JS: Serving as President of WIM has been one of the most personally fulfilling times of my career. Before I became President, I served on the board from 2012-2015 as the Co-Chair of Fundraising. I’m fortunate enough to be in a position to give back on a large scale to a community that faces discrimination, harassment, scarcity of opportunities, the pay gap, and more.

As President, I work very closely with our Board of Directors to set the tone for the organization and to determine the goals that we will collectively work towards each year. There are some responsibilities that are constant and predictable like certain administrative tasks and others that are more spontaneous and creative like structuring partnerships or collaborating on new programming. I’m most happy when I get to roll up my sleeves and tackle something with each of our different committees (membership, communications, fundraising, events). They keep me on my toes and ensure that I never have a “typical day” – I’m so grateful for that!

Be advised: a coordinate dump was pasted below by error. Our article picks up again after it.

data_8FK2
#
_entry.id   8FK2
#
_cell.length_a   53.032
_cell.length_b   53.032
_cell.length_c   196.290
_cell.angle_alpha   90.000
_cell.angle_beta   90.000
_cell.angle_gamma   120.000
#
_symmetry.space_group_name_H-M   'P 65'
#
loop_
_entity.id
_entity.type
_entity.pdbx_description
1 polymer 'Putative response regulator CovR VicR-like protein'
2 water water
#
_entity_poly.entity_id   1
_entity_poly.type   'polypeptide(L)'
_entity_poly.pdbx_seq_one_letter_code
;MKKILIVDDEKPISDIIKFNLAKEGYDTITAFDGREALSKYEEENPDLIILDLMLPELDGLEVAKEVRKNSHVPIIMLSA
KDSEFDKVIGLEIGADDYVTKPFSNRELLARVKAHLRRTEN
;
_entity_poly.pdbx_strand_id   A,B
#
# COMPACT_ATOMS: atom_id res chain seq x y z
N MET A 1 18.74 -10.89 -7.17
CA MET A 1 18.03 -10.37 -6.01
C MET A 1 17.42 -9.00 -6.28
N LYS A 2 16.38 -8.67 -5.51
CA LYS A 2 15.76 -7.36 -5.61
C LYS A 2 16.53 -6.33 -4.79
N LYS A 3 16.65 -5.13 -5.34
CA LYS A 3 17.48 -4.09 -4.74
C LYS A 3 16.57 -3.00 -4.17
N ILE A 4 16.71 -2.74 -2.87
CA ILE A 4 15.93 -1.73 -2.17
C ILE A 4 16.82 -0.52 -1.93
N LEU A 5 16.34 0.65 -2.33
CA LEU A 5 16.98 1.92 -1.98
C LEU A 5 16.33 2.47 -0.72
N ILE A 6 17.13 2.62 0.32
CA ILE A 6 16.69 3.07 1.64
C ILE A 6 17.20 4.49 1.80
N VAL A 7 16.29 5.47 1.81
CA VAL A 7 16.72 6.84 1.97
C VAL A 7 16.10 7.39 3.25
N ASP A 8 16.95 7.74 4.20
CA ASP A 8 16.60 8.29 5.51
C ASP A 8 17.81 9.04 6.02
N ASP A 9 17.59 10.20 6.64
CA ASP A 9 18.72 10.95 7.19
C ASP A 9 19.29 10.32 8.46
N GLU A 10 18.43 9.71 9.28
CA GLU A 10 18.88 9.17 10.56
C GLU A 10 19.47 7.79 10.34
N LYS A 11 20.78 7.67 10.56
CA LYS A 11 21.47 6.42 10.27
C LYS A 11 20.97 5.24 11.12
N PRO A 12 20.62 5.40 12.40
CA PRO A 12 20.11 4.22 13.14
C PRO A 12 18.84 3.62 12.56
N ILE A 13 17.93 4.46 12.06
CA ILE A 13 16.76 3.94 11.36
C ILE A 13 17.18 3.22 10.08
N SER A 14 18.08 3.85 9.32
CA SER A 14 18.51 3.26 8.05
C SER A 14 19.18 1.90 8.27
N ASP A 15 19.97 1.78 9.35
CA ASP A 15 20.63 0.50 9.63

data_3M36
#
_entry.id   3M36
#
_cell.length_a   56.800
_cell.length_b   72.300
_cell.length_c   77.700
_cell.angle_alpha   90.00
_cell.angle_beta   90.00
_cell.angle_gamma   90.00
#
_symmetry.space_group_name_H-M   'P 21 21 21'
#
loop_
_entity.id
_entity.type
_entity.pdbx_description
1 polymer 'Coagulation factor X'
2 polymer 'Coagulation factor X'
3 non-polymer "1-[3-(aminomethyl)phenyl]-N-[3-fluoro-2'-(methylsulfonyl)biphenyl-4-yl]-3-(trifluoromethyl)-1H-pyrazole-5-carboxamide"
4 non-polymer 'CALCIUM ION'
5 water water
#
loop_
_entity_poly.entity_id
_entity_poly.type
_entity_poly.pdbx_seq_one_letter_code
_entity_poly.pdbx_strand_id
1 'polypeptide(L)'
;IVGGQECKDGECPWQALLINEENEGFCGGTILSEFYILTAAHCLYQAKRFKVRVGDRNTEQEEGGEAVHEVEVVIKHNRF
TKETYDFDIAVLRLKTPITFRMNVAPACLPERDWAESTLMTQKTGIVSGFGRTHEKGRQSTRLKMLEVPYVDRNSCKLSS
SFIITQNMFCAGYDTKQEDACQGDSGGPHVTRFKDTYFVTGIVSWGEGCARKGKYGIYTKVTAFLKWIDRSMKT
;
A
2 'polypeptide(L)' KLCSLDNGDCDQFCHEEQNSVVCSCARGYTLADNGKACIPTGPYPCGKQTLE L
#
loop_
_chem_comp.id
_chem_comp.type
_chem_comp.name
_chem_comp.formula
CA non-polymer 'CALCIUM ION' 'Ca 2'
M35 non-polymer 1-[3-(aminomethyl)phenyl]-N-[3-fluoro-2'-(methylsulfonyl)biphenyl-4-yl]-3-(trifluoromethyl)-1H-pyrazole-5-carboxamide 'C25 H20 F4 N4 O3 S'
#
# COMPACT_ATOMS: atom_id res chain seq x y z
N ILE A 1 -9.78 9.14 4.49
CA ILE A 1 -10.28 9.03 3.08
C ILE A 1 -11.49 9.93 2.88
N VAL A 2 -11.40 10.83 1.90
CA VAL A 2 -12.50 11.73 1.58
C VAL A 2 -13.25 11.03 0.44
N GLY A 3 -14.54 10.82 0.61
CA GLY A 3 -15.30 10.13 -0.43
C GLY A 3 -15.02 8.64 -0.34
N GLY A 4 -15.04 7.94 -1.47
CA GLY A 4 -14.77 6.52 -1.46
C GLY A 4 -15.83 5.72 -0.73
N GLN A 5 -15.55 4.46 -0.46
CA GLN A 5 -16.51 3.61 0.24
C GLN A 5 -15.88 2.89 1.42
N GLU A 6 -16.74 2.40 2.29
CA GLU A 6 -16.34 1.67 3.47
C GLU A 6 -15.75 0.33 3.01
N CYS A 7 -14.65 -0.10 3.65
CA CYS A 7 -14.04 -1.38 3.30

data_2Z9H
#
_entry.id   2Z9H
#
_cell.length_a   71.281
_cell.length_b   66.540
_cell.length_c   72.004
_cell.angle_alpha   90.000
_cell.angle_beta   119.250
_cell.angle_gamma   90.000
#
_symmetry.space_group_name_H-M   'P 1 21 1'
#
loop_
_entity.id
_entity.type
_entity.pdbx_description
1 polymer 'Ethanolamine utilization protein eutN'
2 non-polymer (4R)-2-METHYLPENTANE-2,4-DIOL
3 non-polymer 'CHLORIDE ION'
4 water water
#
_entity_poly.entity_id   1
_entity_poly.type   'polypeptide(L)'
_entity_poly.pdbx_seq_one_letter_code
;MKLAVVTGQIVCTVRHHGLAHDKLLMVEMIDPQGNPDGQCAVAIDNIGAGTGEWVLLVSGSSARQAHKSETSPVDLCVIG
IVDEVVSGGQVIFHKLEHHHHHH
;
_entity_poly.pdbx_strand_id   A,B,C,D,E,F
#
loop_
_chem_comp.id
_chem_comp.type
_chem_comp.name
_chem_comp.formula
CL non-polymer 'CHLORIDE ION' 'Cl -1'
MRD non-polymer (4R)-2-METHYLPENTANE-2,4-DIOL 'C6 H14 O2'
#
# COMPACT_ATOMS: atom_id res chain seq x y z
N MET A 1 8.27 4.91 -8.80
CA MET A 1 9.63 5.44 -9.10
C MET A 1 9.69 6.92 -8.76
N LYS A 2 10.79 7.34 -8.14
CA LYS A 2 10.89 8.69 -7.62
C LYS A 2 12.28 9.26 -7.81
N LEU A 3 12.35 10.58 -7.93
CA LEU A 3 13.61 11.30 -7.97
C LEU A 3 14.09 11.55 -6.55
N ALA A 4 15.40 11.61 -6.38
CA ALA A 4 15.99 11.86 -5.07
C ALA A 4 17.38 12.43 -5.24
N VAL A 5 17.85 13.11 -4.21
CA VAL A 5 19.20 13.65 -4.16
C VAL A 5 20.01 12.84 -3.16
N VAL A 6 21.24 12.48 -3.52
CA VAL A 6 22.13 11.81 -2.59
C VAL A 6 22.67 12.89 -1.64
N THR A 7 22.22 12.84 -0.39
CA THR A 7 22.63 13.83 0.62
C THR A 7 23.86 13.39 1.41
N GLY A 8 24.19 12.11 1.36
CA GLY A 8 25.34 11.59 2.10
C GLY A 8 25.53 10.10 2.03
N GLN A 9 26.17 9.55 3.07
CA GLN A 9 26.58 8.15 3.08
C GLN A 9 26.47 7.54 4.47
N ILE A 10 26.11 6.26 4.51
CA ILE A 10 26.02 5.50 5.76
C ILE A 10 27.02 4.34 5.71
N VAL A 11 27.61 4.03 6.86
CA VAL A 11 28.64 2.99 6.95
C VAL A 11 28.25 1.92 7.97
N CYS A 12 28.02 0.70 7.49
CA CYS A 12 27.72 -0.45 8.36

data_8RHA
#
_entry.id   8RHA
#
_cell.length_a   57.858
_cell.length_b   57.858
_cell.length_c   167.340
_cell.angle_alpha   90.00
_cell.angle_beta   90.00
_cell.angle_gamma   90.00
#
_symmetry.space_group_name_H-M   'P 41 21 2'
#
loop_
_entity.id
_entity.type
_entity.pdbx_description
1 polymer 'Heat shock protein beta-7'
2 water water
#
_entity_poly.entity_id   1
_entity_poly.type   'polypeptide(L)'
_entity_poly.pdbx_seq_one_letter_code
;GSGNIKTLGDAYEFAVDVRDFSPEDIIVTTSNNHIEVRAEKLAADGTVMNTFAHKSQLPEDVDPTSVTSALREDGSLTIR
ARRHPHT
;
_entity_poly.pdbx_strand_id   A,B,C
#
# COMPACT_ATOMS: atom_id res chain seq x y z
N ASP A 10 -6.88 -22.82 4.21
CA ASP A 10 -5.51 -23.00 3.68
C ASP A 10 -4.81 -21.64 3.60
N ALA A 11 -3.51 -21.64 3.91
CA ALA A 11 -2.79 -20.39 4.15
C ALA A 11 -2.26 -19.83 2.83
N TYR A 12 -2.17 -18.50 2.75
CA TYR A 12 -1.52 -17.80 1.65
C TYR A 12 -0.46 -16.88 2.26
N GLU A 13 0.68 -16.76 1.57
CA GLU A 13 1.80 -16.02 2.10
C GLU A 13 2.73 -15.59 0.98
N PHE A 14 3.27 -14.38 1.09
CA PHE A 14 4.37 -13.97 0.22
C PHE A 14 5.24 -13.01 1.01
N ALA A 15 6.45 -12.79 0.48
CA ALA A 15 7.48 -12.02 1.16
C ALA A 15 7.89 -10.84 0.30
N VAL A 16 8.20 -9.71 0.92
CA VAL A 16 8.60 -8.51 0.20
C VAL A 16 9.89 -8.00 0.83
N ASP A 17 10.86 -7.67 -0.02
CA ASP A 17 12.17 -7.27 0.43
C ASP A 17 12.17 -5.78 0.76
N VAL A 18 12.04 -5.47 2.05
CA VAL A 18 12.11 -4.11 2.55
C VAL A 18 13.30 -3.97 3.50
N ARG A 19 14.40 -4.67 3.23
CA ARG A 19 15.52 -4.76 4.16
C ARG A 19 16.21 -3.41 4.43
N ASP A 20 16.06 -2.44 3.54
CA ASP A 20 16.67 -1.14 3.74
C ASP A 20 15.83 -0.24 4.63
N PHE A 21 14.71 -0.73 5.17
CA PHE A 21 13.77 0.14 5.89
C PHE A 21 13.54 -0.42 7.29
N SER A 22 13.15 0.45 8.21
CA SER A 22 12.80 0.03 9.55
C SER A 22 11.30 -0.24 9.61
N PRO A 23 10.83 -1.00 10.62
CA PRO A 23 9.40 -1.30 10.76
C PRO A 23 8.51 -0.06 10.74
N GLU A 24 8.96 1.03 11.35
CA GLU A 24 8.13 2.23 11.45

Personally, I like to think of myself as “Chief Empowerment Officer” of WIM. I get to work with the most talented, altruistic, and incredible people in our industry to support an amazing cause. It’s my responsibility to ensure that our Board members, advisory board, and volunteers all feel empowered and engaged by the organization to accomplish the things that are dearest to them. We all joined WIM to support women in our industry and we all captain specific initiatives that we’re passionate about – it’s my job to define the resources and processes to make those passions reality within the scope of WIM’s mission. For an all-volunteer organization, I’m very proud of the fact that we have very little turnover and attribute that to the dedication our mission inspires within our community.

WiMN: How many chapters are there currently? What kind of impact have you seen with the expansion of WIM?

JS:  Domestically, WIM has chapters in New York, Boston, Chicago, Nashville, and Los Angeles. Internationally there are both established and developing chapters in Canada, Great Britain, Northern Ireland, Barbados, and Brazil. We are working on launching four other international chapters in 2018.

WIM has always served as a hub to locate any resource imaginable. Our members use our group to find advice on any topic, career opportunities, housing opportunities, discounts to conferences, referrals to professionals, gear and space rentals, and more. By launching new chapters, we’re able to help our members access new markets and expand their individual networks on a larger scale. WIM is a truly supportive community in a myriad of ways.